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Team, I have a centos 6 setup with ltsp-server 5.4.5-22.el6 all is setup and well. I have notice that my clients hungs on shutting down. Exactly when the device is shuttingdown eth0. It will never power off or reboot. Any ideas how to get pass this small annoyance? :)
|03:18||alkisg has joined IRC (alkisg!~alkisg@ubuntu/member/alkisg)|
vagrantc: hi, another idea! Instead of reimplementing ldm, how would you feel about using a local 'ltsp-connect' wrapper, which would read ldm_username and ldm_password from ldm.c (i.e. stdin), then call ssh, then create the local user (without exposing ldm_username etc in the environment), and finally would re-ssh as the user to the server?
The difference now is that only 10 shell lines know ldm_username/password from stdin and until the user owned ssh socket is created
Or, if you prefer, all that could be done inside ldm.c...
|03:59||* alkisg thinks the current solution for remoteapps, i.e. having a root listener, is worse, security-wise, than caching the password long enough to do a second ssh connection...|
...and it wastes some more RAM :D
(unrelated): $ grep -r REMOTECMD .
...I don't see REMOTECMD anywhere in the code....
alkisg: that seems like it would be best done in ldm itself, at this point ... but maybe that is too hard.
alkisg: ldm.c (or the ssh plugin ... the c code).
vagrantc: no problem, I've written more .c code than shell code... I just feel .c is not necessary, it just adds overhead for ldm (not the greeter) :)
We still want the local user to be added by our shell script, right?
I.e. ssh.c will call that script before spawning the second ssh connection....
|04:31||* alkisg really doesn't like all that .c => shell => .c => shell swapping...|
With ldm in shell, it would be much more elegant, the greeter in .c, and all the plumbing in shell...
Mixing languages via stdin/stdout is fine, I just don't like it when .c or .py programs continuously call shell commands do to the actual work, and the .c or .py code is just a wrapper that can also be done in shell...
|04:34||* vagrantc nods|
how badly are we doing at that, though, really?
I really think ldm is a bad wrapper for shell scripts that can be done in < 100 lines of shell itself, safely
For rdesktop, it just reads the password from the greeter and puts it in the command line (!)
So the rdesktop plugin could be done in a few lines of shell with no security difference
pam.c doesn't exist, we could do it easily in shell too,
and I don't think reading LDM_PASSWORD from stdin in shell, makes it less secure than reading it from ssh.c....
....and ssh.c can also be done in e.g. 50 lines of code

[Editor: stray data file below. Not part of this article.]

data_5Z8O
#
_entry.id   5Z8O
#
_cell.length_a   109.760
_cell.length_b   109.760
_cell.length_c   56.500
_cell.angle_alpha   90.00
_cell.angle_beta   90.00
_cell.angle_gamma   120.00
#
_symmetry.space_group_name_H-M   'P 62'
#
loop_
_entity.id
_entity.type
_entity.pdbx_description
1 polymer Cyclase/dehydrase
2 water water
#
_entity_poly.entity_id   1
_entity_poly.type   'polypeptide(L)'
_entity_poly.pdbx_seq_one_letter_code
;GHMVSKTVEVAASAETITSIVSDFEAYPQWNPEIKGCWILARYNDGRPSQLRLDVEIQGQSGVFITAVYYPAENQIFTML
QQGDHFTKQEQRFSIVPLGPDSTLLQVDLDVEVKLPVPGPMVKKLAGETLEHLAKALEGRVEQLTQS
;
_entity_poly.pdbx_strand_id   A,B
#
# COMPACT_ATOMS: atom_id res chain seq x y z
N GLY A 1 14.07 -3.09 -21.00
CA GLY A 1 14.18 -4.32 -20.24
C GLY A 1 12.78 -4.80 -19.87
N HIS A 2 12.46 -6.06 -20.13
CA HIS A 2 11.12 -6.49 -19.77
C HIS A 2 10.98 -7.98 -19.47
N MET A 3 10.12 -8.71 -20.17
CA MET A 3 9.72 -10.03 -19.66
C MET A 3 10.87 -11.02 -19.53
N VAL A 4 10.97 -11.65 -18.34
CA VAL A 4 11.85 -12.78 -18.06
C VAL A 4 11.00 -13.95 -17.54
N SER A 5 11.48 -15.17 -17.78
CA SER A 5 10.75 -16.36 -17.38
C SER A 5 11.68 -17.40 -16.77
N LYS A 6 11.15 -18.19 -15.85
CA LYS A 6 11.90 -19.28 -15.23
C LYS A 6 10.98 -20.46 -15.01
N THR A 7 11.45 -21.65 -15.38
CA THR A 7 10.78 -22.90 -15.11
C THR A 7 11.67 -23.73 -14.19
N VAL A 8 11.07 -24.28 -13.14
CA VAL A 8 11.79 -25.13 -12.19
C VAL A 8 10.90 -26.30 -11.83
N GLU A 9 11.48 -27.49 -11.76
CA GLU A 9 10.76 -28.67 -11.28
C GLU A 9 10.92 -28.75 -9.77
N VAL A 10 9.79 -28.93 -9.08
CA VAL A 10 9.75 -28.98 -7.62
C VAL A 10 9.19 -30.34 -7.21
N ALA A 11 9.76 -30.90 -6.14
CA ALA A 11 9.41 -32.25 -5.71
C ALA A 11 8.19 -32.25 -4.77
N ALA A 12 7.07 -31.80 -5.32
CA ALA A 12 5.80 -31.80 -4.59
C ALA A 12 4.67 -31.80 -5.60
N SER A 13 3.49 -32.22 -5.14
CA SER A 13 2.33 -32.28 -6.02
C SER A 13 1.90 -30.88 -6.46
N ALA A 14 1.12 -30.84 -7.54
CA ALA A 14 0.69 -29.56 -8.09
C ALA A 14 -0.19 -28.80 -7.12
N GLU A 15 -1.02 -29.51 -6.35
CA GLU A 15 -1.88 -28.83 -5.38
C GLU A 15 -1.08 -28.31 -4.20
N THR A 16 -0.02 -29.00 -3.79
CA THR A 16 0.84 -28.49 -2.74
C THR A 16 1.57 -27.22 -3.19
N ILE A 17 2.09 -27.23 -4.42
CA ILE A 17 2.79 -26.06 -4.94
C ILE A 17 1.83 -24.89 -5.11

I could post an ldm in shell for review, without committing anything in trunk...
I think my actual question here is, if I do it well enough (so that it e.g. also supports expired passwords and optionally hashing the password to /etc/shadow which _adds_ security for locking the screen of fat clients), and noone sees any obvious way to exploid LDM_PASSWORD... _then_ would it be OK to push it upstream?
|04:50||* vagrantc is more worried about non-obvious methods|
i am not confident in my ability to spot some of these complicated security issues.
LDM_PASSWORD will be only set between 10 lines of shell code of a single script, not in all of the login scripts...
It won't even be exported to the environment, so cat /proc/pid/environ as root won't see it
Only RAM dumping will, which is the same for any language
And of course anyone with enough rights do dump the RAM could more easily install a keylogger...
The only difference that I see between shell and .c, is that in .c we can call memset to clean the password in RAM. That's very hard to do right, and we don't even try it currently, and (wrt keylogger) I don't even see a point in doing so
alkisg: so, with all the talk of passwords, how would it handle logins with ssh keys?
vagrantc: how is it done now? the user types an empty password, and the sysadmin has somehow allowed him to provide the key to the local filesystem?
alkisg: i don't think it asks for a password unless one is needed
OK, and where is the key?
alkisg: i think it tries the ssh connection before getting the password
when i've set it up, i use /root/.ssh/id*.pub
So the user wouldn't have access to it
only works because ldm runs as root, currently
So, ldm in shell or in c, or even with libpam_sshauth, we couldn't have user-owned ssh socket that way
...unless we copied the keys to some user-owned folder...
i vaguely recally testing it with libpam_sshauth and it worked...
since pam runs as root, and creates the user-owned socket
I don't see how libpam_sshauth can do things that ssh.c or plain shell can't...
To run ssh from the client as the user, the user must exist and have a folder with the keys that he has access to
|05:30||* vagrantc looks at the code, it's been a couple months|
But anyways, back to ldm in .c vs in shell comparison, ldm in shell would do exactly what ldm in .c does now
The exact input/output, the exact file system changes etc
If libpam_sshauth can do better, then maybe we should start with making an libpam_sshauth.c ldm backend...
yeah, ssh keys can't work...
it just runs ssh as the user
So we need to decide if we prefer ssh keys OR a user-owned ssh socket
We could just prefer the keys option...
for autologin, i liked keys better, as i could set up passwordless users on the server
and passwordless users can't do a lot of things, which is exactly how i wanted it
can't change their password, can't authenticate through other means, etc.
OK... so let's abort the user-owned ssh socket plan... rewritting ldm in shell is still a good way to move forward in my opinion
but the user-owned socket is really realyl important!
i wany it all.
someday i'll even be able to type.
The user owned ssh socket is one way to do remoteapps without an extra process binding together 2 sockets
it seems like a lot to invest in when we're looking at switching to something else
It's not any more important than saving 500 Kb RAM on the client...
I'm not sure we'll even want to drop the greeter...
And I don't think it's more than a weekend's work...